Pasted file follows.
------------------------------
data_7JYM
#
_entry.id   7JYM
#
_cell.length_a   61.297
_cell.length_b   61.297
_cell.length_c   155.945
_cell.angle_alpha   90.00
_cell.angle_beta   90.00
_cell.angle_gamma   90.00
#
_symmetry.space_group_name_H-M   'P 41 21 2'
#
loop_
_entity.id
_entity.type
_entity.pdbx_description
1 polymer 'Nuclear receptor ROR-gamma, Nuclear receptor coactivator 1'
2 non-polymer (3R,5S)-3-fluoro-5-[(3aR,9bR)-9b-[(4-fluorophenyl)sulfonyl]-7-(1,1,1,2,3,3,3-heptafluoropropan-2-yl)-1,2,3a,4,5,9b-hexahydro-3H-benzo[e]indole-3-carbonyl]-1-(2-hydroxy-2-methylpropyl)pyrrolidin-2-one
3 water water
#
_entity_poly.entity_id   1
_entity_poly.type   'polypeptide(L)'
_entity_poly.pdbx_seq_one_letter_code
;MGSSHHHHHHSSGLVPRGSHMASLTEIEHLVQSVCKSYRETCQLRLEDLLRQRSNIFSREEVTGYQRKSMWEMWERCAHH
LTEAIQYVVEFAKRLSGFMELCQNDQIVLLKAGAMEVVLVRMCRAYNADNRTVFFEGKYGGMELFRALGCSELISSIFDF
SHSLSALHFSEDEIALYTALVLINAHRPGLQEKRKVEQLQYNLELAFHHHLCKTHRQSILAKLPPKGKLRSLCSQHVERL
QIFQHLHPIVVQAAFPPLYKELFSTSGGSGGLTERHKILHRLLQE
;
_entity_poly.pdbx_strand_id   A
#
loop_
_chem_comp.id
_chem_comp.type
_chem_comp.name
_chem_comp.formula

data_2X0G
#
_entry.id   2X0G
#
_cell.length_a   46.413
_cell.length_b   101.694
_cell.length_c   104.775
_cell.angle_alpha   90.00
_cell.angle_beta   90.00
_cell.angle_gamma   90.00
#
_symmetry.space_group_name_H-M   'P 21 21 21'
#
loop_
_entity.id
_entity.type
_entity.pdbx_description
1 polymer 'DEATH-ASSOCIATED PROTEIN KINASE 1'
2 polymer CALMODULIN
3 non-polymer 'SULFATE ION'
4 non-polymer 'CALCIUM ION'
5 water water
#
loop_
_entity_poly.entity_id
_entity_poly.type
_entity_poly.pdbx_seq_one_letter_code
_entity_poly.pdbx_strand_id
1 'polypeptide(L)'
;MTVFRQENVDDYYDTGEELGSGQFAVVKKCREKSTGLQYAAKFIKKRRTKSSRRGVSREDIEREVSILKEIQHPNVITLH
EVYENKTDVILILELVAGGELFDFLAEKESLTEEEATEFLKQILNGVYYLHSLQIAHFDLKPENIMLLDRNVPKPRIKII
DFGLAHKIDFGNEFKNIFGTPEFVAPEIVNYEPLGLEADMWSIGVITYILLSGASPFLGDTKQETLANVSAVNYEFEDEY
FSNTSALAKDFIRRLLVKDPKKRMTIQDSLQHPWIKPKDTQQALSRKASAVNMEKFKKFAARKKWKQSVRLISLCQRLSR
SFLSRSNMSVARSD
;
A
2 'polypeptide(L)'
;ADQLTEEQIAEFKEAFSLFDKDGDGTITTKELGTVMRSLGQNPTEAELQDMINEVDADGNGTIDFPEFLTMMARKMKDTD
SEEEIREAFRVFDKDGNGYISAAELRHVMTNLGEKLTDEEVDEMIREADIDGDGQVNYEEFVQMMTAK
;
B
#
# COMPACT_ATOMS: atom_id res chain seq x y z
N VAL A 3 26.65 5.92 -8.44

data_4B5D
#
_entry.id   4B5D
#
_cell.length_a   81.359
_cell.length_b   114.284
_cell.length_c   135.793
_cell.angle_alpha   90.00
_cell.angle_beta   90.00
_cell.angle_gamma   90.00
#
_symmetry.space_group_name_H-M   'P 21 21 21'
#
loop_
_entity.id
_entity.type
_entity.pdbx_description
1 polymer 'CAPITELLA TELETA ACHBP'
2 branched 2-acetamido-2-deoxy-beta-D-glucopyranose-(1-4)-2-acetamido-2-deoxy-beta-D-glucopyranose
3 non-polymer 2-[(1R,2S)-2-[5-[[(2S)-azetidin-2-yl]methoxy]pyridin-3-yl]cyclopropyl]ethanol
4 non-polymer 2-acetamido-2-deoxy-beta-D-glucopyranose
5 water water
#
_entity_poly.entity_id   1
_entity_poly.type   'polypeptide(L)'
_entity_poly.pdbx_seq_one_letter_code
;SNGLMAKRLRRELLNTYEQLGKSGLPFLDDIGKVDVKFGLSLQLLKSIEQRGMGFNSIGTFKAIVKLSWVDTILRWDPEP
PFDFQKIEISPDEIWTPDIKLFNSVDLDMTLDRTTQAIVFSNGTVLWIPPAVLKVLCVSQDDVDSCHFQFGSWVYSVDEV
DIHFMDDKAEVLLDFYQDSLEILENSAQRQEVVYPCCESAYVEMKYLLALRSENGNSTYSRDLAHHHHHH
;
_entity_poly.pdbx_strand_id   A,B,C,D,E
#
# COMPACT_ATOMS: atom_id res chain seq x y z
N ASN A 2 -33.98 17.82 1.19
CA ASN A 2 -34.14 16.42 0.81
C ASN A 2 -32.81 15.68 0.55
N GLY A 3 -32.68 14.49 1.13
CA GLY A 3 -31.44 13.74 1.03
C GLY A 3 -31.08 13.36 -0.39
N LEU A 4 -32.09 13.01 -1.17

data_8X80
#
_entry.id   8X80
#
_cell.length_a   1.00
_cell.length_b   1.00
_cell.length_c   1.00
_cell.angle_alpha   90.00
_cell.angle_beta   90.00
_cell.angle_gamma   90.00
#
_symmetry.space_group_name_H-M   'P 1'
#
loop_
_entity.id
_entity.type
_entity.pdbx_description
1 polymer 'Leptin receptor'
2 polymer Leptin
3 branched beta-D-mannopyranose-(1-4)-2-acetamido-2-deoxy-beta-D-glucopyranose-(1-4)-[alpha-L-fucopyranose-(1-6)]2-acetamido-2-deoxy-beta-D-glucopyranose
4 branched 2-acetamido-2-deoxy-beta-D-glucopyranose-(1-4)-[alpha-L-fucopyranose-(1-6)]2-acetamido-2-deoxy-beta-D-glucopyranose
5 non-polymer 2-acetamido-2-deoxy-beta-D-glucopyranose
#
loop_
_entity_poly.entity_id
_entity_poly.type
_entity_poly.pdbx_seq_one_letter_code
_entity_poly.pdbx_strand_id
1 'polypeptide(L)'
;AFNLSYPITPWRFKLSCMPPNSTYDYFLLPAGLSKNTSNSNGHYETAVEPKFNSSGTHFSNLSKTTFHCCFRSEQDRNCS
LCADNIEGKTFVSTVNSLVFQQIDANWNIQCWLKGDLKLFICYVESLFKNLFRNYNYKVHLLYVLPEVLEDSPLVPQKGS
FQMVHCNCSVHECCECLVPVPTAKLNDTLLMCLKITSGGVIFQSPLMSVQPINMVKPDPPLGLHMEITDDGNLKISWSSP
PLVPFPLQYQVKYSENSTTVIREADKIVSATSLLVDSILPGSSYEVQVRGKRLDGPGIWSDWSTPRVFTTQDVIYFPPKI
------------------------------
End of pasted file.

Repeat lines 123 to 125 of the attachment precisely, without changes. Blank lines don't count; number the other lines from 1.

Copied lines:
_entry.id   8X80
#
_cell.length_a   1.00